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The Synthetic PropositionConceptualism and the Political Referent in Contemporary Art$
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Nizan Shaked

Print publication date: 2017

Print ISBN-13: 9781784992750

Published to Manchester Scholarship Online: January 2018

DOI: 10.7228/manchester/9781784992750.001.0001

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Conceptual Art and identity politics: from the 1960s to the 1990s

Conceptual Art and identity politics: from the 1960s to the 1990s

Chapter:
(p.27) 1 Conceptual Art and identity politics: from the 1960s to the 1990s
Source:
The Synthetic Proposition
Author(s):

Nizan Shaked

Publisher:
Manchester University Press
DOI:10.7228/manchester/9781784992750.003.0002

This chapter asks how a precisely articulated set of practices, defined by artists in the 1960s as Conceptual Art, evolve into a broad notion of conceptualism, and how the latter had expanded into its present forms. It shows how, in the United States context, some of the most important strategies of conceptualism developed through the influence of contemporaneous politics, more specifically the transition from Civil Rights into Black Power, the New Left, the anti-war movement, feminism, and gay liberation, as well as what later came to be collectively named “identity politics” in the 1970s. A range of artists who have self-defined as conceptualists synthesised Conceptual analytic approaches with an outlook on identity formation as a means of political agency, and not as a representation of the self, a strategy that significantly expanded in the 1970s. Two major aspects of identity politics have impacted the field. The first, activist and administrative, consisted of protests against existing institutions, the developments of action groups and collectives, and the subsequent formulation of alternative spaces. The second was the bearing that it had on artistic strategy, form, and subject matter. This chapter focuses on practices that took a critical outlook on identity formation.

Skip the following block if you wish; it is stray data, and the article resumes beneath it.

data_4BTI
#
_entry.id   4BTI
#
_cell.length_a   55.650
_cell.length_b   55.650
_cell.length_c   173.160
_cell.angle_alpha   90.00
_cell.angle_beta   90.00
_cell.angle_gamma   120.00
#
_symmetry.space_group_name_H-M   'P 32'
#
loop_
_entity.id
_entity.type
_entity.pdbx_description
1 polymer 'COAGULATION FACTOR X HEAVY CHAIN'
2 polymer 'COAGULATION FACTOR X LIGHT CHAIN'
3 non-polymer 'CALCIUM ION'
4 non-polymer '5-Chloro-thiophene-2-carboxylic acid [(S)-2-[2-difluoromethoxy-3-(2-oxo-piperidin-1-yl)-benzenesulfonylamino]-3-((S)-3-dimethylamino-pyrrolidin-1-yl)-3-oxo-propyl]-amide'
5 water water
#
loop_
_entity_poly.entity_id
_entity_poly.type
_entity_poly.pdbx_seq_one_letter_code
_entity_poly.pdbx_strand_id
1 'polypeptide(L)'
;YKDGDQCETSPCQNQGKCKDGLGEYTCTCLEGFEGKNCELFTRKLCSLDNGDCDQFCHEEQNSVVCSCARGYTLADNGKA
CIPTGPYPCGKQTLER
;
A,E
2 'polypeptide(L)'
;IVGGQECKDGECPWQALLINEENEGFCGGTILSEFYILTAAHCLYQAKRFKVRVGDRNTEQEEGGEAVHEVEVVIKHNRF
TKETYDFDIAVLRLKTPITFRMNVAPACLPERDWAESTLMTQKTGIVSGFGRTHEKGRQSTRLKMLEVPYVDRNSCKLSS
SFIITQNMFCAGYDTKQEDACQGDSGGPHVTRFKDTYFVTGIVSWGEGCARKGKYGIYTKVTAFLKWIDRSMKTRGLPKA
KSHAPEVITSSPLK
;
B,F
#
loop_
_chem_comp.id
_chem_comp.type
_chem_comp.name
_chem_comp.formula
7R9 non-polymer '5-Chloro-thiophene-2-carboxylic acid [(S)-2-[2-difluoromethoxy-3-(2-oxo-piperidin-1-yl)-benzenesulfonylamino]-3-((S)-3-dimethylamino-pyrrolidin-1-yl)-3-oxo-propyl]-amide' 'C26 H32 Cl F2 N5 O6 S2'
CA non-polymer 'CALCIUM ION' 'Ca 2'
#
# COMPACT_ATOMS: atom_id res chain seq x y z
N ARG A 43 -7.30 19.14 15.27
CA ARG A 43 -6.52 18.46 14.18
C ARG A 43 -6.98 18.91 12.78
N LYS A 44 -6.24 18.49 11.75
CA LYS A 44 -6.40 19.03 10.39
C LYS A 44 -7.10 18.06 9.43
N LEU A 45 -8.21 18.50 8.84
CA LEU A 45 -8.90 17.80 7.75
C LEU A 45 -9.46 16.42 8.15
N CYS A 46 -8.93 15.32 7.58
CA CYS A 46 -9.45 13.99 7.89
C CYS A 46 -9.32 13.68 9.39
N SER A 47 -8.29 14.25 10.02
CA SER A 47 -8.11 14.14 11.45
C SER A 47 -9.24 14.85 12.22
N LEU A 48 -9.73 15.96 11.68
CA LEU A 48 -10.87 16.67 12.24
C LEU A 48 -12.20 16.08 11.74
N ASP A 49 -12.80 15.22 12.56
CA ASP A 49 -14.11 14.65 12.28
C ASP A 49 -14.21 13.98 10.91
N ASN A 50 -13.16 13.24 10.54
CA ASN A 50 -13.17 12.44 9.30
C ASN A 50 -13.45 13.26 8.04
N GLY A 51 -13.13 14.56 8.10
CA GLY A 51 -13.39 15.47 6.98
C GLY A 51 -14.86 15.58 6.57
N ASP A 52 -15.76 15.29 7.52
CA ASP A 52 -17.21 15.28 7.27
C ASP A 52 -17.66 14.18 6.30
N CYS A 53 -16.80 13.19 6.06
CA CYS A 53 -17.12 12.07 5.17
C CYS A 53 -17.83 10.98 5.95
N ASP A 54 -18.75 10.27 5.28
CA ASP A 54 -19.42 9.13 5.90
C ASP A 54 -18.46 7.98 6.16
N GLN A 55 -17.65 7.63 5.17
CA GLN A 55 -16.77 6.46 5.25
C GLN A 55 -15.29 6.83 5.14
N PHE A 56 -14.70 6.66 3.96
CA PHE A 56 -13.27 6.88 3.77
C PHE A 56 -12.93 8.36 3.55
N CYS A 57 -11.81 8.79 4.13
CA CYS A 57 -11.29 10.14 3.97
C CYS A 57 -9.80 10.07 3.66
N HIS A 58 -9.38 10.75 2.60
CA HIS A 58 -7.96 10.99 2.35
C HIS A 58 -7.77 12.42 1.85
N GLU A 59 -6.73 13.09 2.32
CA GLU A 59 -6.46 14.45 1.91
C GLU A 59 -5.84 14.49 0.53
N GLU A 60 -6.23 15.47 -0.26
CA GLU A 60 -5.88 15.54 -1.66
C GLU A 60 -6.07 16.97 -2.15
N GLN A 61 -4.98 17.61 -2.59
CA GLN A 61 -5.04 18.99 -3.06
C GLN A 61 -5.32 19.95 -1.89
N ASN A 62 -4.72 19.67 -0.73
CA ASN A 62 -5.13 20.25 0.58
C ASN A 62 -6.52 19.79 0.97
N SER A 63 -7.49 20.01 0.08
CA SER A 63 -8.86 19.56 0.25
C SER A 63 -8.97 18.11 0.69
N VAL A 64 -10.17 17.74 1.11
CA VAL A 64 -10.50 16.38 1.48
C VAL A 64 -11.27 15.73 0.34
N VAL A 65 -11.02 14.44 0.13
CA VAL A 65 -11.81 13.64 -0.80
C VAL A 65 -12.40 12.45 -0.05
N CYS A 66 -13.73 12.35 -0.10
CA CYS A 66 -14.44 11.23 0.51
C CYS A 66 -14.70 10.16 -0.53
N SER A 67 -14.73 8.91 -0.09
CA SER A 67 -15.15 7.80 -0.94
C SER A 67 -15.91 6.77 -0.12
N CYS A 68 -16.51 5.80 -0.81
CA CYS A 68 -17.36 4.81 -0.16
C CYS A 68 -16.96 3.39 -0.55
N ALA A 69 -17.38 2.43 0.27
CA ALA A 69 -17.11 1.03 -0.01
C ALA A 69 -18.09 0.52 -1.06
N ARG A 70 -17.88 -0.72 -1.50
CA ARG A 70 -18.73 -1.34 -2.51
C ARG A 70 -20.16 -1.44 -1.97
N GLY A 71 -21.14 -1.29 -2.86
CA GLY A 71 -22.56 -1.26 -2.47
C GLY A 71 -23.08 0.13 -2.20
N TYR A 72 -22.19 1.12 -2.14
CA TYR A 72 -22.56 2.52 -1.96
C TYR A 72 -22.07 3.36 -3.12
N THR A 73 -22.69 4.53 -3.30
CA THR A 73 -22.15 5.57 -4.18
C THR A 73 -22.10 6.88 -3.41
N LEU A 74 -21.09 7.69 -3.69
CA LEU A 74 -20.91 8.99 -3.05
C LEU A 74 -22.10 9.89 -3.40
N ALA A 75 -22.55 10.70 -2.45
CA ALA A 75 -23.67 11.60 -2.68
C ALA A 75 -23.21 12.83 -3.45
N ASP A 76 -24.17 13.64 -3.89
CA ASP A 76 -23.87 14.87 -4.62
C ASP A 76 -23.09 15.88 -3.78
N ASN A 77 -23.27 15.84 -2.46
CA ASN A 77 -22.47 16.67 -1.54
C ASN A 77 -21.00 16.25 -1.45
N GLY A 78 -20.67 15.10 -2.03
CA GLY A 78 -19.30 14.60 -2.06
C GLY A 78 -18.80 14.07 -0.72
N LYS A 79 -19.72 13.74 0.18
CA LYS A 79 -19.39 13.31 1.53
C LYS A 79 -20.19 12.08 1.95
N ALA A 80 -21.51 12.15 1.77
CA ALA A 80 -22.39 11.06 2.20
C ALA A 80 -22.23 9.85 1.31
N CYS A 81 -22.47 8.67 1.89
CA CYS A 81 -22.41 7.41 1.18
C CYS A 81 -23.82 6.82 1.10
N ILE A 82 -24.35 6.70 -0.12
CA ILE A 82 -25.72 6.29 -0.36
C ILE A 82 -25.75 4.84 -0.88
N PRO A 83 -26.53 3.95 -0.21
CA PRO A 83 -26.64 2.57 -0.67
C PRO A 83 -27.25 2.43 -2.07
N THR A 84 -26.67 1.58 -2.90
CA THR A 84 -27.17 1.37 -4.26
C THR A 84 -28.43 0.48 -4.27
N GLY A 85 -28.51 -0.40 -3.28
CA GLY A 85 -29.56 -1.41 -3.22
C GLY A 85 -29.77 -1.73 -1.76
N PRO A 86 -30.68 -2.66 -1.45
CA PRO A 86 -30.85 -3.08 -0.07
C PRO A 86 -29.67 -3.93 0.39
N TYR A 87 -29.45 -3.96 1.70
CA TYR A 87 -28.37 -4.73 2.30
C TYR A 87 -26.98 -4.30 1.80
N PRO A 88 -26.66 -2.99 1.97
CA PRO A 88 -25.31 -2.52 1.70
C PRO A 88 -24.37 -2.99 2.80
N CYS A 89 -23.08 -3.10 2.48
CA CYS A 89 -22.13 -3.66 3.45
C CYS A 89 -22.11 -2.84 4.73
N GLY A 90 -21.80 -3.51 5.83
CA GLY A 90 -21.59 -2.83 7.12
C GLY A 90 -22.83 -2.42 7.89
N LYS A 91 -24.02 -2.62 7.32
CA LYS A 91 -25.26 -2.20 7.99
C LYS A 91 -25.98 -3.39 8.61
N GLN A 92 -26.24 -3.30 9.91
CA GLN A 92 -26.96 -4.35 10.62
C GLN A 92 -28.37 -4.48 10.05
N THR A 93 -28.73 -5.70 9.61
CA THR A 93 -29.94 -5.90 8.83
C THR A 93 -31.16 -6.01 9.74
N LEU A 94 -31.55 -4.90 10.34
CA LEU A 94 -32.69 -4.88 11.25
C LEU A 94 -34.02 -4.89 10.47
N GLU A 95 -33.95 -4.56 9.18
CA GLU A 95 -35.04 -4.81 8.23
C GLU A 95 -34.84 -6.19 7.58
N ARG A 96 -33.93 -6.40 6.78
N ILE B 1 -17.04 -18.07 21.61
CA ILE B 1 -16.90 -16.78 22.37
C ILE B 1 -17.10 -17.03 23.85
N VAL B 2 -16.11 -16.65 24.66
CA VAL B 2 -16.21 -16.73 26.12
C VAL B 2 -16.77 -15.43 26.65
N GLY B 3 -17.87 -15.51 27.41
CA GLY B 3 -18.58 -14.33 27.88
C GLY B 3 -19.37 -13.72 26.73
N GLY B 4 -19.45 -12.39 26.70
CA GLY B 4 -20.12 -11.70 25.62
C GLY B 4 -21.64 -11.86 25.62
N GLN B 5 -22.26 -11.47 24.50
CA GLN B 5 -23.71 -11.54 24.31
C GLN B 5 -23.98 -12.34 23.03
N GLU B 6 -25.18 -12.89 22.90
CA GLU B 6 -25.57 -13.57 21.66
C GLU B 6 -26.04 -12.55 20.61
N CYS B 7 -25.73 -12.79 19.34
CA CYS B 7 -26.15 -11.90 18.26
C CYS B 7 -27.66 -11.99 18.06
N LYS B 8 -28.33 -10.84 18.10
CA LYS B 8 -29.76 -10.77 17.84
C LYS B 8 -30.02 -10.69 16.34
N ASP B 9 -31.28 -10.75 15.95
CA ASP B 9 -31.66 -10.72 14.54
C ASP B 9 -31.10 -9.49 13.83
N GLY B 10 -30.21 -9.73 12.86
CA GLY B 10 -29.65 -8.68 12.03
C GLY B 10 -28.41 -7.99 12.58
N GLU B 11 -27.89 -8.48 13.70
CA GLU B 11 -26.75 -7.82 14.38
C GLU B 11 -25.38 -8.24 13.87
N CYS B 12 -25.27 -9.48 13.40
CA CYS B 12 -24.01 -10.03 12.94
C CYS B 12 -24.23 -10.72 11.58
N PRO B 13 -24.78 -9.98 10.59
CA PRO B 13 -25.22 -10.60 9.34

Keywords:   Contemporary Art, Conceptualism, Identity Politics, Multiculturalism, Political art, Synthetic Proposition, Joseph Kosuth, Adrian Piper, David Hammons, Renee Green

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